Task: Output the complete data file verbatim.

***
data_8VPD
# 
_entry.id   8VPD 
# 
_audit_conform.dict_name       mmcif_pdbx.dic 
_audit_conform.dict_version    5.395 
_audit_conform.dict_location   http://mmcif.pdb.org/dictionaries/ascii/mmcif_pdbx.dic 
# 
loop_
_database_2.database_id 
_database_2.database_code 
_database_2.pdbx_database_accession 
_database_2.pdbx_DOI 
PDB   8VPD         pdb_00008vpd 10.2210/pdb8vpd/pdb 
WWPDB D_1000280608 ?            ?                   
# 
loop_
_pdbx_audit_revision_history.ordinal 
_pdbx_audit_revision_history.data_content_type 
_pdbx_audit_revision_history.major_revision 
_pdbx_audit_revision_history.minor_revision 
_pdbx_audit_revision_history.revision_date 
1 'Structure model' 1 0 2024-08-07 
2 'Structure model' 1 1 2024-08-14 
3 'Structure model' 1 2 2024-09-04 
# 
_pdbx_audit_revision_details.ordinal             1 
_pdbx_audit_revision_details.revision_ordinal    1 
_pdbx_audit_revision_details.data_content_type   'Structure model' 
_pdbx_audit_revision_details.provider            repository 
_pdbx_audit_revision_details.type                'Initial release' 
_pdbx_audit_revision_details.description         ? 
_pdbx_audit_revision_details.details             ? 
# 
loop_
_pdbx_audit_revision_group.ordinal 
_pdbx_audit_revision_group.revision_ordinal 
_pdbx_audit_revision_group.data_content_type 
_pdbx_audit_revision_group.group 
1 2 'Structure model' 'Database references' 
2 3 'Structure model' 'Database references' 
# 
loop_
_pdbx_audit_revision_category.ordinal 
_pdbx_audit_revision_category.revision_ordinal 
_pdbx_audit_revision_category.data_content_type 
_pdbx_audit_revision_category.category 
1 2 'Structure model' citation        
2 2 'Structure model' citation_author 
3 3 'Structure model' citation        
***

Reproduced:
data_8VPD
# 
_entry.id   8VPD 
# 
_audit_conform.dict_name       mmcif_pdbx.dic 
_audit_conform.dict_version    5.395 
_audit_conform.dict_location   http://mmcif.pdb.org/dictionaries/ascii/mmcif_pdbx.dic 
# 
loop_
_database_2.database_id 
_database_2.database_code 
_database_2.pdbx_database_accession 
_database_2.pdbx_DOI 
PDB   8VPD         pdb_00008vpd 10.2210/pdb8vpd/pdb 
WWPDB D_1000280608 ?            ?                   
# 
loop_
_pdbx_audit_revision_history.ordinal 
_pdbx_audit_revision_history.data_content_type 
_pdbx_audit_revision_history.major_revision 
_pdbx_audit_revision_history.minor_revision 
_pdbx_audit_revision_history.revision_date 
1 'Structure model' 1 0 2024-08-07 
2 'Structure model' 1 1 2024-08-14 
3 'Structure model' 1 2 2024-09-04 
# 
_pdbx_audit_revision_details.ordinal             1 
_pdbx_audit_revision_details.revision_ordinal    1 
_pdbx_audit_revision_details.data_content_type   'Structure model' 
_pdbx_audit_revision_details.provider            repository 
_pdbx_audit_revision_details.type                'Initial release' 
_pdbx_audit_revision_details.description         ? 
_pdbx_audit_revision_details.details             ? 
# 
loop_
_pdbx_audit_revision_group.ordinal 
_pdbx_audit_revision_group.revision_ordinal 
_pdbx_audit_revision_group.data_content_type 
_pdbx_audit_revision_group.group 
1 2 'Structure model' 'Database references' 
2 3 'Structure model' 'Database references' 
# 
loop_
_pdbx_audit_revision_category.ordinal 
_pdbx_audit_revision_category.revision_ordinal 
_pdbx_audit_revision_category.data_content_type 
_pdbx_audit_revision_category.category 
1 2 'Structure model' citation        
2 2 'Structure model' citation_author 
3 3 'Structure model' citation        